USE OF CONTRAST AGENTS IN CONJUNCTION WITH CARDIAC IMAGING PROCEDURES IN THE PEDIATRIC POPULATION

 

Statement to the Advisory Committee Food and Drug Administration

From the Pediatric Council of the American Society of Echocardiography

 

Good afternoon Members of the Advisory Committee,

 

My name is Jack Rychik and I am a pediatric cardiologist with specialty interest in pediatric echocardiography. I am a staff member at the Children’s Hospital of Philadelphia and I served as Director of Echocardiography at that institution from 1996 to 2003. Currently I am the Director of the Fetal Heart Program at The Children’s Hospital of Philadelphia. I come before this Committee as a representative of the American Society of Echocardiography and as Chair of the Pediatric Council of the American Society of Echocardiography, or ASE.

 

The American Society of Echocardiography is an organization of nearly 9,000 professionals committed to excellence in cardiovascular ultrasound and its application to patient care through education, advocacy, research, innovation and service to our members and the public at large. As a member of this organization, and a physician with a strong interest in the clinical application of non-invasive imaging modalities in children, I am here to advocate for the promotion of the safe and effective use of ultrasonic contrast agents for cardiovascular imaging in children.

 

Ultrasonic imaging of the cardiovascular system, or echocardiography, is the most commonly used modality for imaging of the cardiovascular system in infants and children. The application of echocardiography in children (1) has an over 30 year track record of safety, (2) is an imaging modality which is highly reproducible with excellent temporal and spatial resolution, (3) provides for real time data on both cardiac structure and function, (4) and is a mobile technology, which means it can be performed repeatedly and serially at the patient bedside. As such, echocardiography has become the first line modality for imaging in children with cardiovascular disease and has grown tremendously in its use.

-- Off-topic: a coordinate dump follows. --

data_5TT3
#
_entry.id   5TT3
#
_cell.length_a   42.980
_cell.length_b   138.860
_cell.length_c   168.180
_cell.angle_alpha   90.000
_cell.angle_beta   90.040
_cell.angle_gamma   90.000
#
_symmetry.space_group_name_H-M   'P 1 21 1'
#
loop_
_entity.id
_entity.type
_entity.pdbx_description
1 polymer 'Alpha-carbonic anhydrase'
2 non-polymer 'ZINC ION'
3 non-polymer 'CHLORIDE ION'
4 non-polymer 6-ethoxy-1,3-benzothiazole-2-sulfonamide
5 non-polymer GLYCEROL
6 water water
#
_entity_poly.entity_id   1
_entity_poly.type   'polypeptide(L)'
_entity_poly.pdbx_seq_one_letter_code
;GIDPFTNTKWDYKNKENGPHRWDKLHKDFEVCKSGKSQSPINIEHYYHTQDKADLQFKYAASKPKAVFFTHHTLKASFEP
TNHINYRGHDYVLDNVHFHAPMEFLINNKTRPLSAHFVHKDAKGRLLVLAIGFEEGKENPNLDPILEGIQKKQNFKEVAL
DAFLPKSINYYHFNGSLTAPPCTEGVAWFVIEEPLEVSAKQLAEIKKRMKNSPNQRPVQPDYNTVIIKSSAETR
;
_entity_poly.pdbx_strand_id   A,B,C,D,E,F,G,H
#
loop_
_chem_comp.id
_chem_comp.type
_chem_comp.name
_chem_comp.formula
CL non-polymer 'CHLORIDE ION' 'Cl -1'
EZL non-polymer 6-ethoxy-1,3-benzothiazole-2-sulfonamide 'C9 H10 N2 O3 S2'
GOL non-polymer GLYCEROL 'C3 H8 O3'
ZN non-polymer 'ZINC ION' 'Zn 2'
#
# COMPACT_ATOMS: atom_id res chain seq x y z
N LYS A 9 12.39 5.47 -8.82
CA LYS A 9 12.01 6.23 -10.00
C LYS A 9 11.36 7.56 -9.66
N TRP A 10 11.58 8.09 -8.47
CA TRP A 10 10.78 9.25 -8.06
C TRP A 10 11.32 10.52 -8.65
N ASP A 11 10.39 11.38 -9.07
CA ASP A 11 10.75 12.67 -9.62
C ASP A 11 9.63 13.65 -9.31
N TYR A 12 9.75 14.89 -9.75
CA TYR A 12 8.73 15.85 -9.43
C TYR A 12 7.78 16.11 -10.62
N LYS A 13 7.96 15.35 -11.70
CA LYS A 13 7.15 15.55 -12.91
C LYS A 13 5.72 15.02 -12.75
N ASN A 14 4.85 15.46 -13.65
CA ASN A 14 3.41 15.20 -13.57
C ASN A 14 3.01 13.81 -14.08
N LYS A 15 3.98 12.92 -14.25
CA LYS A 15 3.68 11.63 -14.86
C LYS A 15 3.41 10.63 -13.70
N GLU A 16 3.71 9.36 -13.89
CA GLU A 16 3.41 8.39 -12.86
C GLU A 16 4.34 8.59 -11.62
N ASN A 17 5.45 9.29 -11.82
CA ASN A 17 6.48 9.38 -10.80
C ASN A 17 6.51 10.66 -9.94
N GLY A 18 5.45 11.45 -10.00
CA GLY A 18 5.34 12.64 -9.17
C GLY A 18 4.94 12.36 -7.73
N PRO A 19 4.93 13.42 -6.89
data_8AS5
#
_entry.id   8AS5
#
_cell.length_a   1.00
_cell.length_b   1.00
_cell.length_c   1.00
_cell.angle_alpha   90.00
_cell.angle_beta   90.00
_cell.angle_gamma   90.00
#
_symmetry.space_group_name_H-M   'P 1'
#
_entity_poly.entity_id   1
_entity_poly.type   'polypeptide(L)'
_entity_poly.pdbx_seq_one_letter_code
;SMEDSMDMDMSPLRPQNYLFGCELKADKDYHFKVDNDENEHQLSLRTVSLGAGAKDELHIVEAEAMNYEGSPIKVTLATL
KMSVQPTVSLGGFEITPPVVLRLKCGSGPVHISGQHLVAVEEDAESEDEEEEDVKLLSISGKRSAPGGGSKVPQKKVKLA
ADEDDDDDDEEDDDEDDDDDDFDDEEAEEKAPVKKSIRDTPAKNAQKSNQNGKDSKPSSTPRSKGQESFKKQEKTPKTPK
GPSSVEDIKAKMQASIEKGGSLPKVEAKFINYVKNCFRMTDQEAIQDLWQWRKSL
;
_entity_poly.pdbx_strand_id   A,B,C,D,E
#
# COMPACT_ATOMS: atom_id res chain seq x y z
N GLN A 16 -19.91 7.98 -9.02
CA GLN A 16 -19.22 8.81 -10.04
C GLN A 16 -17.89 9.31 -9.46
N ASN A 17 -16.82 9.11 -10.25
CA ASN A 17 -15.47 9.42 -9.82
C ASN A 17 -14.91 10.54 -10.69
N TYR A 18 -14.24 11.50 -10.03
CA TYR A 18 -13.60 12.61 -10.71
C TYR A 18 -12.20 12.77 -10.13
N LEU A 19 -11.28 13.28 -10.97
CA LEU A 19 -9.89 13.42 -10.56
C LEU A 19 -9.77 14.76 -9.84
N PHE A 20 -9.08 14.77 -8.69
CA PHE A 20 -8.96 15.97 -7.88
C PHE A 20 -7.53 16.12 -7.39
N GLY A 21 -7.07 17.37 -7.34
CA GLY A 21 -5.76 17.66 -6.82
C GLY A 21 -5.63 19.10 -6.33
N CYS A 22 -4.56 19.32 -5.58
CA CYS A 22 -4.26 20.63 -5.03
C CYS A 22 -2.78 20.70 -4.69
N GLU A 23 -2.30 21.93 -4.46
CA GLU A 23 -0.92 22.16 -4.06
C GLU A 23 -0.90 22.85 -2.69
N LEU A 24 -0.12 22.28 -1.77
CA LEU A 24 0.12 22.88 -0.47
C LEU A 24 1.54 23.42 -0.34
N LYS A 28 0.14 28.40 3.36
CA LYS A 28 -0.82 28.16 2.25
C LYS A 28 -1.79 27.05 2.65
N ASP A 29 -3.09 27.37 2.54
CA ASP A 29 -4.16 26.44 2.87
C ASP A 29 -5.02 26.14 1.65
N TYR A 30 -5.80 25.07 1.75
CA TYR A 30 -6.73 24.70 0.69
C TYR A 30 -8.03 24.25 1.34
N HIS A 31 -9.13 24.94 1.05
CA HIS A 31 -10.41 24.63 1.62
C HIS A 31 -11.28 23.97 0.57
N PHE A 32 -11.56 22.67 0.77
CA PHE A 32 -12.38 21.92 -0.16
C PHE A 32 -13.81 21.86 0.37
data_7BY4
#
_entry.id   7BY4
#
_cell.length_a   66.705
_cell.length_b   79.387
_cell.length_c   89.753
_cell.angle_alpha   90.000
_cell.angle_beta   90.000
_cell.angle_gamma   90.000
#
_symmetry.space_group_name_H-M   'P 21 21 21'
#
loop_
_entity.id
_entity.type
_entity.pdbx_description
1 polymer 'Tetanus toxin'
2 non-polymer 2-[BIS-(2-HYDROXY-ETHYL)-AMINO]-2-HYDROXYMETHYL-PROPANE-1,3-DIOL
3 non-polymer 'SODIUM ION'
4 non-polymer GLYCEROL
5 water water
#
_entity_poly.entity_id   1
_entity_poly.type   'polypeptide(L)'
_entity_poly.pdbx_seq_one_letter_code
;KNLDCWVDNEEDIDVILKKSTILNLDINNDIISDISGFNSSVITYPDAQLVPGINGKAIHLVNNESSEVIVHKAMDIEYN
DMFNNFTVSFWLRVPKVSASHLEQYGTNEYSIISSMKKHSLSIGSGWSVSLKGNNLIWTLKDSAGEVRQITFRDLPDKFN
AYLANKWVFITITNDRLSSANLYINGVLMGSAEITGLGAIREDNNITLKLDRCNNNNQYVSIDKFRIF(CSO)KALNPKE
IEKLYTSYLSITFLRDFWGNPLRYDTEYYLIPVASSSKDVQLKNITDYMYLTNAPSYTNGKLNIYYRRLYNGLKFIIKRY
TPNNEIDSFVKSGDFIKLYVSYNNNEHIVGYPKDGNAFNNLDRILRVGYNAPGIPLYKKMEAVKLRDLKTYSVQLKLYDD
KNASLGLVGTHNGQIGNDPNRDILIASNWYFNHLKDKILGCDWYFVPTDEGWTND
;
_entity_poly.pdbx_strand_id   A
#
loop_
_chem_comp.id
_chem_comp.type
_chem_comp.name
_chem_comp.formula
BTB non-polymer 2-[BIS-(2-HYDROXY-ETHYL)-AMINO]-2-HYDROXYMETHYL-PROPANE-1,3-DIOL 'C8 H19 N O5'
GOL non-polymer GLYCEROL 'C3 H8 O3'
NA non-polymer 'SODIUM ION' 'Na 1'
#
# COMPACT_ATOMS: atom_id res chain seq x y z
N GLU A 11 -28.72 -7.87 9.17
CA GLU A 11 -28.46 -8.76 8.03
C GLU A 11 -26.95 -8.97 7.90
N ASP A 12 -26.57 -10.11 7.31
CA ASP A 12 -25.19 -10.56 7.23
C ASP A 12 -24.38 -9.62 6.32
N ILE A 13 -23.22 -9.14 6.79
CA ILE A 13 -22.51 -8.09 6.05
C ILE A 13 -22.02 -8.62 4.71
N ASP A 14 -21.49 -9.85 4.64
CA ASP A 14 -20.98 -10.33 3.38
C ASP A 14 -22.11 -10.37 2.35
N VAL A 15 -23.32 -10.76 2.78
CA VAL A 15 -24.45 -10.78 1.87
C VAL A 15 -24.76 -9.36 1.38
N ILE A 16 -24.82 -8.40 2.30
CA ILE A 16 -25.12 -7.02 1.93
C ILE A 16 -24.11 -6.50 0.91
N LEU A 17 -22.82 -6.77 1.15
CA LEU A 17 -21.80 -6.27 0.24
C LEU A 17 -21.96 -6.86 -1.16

Despite its first line use, there are still some limitations of echocardiography, primarily related to difficulties in ability to acquire a complete and satisfactory image.  Ultrasound is dissipated within tissue as it travels through long distances and is impaired by bony structures and air. These issues become of primary importance in older (larger) patients, however often-times acoustic windows, even in small children, can be poor which can lead to poor image resolution.  The usual sharp distinction between the borders of blood and tissue can be blurred, thereby making it difficult to reliably measure cavity volumes and wall thicknesses, and consequentially impairing our ability to measure ventricular ejection and wall motion abnormalities.

 

Hence for our adult cardiology colleagues, the advent of echo-contrast agents has been extremely helpful. Intravenous injection of ultrasound contrast agents has been documented to improve endocardial border delineation. Contrast enhancement of the blood tissue boundary has improved assessment of ventricular wall motion, wall thickness, calculation of ejection fraction and delineation of structural abnormalities. Recent experimental results indicate that echo contrast has the potential to provide qualitative and quantitative assessment of myocardial perfusion and coronary blood flow. This would add tremendously to the diagnostic capabilities of echocardiography. As we have heard, the safety profile of echo contrast agents in adults has been well defined, and there is currently a 3rd generation product approved for use.

 

Members of the advisory committee, the time has come for children to reap the benefits of this form of cardiovascular imaging. At present there is very little experience in the use of echo contrast agents in children, primarily since the safety profile in infants and children has yet to be well defined. However, there is great potential for the use of a safe echo contrast agent in a variety of conditions in children.